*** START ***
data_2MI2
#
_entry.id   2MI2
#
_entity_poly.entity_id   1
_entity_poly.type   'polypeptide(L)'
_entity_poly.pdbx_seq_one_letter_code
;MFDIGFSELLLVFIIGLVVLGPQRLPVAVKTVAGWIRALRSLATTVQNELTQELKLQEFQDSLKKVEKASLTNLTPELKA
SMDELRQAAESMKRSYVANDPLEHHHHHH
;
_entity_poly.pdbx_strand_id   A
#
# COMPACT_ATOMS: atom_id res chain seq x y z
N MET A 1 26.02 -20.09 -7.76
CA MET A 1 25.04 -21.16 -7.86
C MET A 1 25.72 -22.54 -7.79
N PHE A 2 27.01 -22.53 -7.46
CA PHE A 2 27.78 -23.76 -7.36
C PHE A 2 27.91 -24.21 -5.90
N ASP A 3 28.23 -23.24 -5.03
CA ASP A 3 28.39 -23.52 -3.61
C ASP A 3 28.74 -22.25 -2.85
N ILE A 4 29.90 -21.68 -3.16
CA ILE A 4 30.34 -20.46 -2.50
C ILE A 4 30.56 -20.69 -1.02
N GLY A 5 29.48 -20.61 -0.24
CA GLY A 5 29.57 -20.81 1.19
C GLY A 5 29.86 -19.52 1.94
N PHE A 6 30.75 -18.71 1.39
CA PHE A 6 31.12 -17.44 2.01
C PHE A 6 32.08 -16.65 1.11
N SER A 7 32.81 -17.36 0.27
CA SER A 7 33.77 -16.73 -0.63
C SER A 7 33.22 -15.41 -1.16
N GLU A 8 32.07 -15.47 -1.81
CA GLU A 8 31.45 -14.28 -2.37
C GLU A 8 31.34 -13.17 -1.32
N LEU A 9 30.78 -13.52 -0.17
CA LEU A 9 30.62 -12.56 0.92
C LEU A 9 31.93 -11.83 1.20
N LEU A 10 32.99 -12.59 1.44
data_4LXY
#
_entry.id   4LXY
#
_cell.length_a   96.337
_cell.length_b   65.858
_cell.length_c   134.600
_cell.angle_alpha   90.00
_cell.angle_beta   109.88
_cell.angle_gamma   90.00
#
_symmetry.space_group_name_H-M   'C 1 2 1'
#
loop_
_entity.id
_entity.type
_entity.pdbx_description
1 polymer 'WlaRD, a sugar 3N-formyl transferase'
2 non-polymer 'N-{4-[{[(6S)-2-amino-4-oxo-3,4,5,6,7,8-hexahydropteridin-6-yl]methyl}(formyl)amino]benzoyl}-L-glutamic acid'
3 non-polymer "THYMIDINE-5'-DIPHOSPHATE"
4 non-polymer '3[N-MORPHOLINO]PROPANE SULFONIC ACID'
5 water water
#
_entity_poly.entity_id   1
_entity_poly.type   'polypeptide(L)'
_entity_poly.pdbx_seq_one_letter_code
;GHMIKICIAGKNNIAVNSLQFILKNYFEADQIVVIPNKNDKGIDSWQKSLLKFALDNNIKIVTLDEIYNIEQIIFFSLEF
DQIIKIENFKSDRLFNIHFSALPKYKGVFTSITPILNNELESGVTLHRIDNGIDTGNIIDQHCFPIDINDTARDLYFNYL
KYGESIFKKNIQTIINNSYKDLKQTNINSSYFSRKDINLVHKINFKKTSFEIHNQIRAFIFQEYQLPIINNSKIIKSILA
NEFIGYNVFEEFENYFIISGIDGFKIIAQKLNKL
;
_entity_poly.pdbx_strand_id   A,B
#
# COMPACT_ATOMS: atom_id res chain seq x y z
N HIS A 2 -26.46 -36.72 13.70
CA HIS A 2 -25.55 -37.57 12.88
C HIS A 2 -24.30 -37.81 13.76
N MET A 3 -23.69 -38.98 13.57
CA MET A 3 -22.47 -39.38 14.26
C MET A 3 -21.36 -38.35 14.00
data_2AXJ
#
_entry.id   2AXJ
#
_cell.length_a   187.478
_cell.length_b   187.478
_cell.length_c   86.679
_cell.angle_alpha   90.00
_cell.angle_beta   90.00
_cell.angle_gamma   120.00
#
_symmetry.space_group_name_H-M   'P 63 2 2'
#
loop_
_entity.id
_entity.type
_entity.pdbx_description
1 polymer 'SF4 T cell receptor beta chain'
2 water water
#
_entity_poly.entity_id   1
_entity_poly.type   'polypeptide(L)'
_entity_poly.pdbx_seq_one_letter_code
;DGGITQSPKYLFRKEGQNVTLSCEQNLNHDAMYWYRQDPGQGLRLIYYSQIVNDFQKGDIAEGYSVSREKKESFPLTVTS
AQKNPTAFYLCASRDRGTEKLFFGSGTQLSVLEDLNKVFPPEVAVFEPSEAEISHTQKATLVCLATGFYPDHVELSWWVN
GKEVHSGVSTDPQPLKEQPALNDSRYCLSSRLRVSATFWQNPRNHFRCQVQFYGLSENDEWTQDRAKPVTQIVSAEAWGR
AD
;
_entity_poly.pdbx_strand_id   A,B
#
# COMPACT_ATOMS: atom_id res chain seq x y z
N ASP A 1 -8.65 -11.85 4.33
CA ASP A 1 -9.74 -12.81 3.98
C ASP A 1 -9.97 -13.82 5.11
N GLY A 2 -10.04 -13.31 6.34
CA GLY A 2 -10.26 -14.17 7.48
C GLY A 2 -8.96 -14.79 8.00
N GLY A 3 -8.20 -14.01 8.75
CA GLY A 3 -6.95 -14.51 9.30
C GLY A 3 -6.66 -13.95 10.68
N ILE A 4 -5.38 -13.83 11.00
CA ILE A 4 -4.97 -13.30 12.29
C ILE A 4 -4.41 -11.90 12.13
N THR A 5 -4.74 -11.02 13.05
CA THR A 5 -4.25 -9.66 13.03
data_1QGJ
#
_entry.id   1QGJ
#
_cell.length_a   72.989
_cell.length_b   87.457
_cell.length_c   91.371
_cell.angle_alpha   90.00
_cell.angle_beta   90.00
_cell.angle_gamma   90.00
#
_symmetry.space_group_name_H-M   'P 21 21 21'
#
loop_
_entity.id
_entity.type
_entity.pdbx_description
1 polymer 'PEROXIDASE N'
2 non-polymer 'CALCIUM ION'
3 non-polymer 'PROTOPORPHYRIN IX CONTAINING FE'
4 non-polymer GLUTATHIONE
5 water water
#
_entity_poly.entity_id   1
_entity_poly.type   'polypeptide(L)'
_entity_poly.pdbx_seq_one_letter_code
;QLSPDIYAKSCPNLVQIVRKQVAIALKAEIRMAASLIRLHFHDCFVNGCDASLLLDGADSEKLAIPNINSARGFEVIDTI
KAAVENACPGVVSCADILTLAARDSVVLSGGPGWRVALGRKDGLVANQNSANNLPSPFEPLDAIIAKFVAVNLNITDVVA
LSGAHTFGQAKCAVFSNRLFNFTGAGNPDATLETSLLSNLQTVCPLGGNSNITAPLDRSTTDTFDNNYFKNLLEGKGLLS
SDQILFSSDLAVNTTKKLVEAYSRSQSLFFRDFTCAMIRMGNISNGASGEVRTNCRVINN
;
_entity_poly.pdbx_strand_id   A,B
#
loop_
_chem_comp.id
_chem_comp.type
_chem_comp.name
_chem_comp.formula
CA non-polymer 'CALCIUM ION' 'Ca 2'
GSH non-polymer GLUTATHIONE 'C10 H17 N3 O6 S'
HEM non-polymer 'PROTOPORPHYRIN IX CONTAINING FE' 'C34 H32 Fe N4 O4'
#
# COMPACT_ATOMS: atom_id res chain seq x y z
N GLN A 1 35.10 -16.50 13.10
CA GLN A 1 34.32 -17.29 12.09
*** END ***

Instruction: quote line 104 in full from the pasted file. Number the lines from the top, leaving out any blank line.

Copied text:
_entity_poly.pdbx_seq_one_letter_code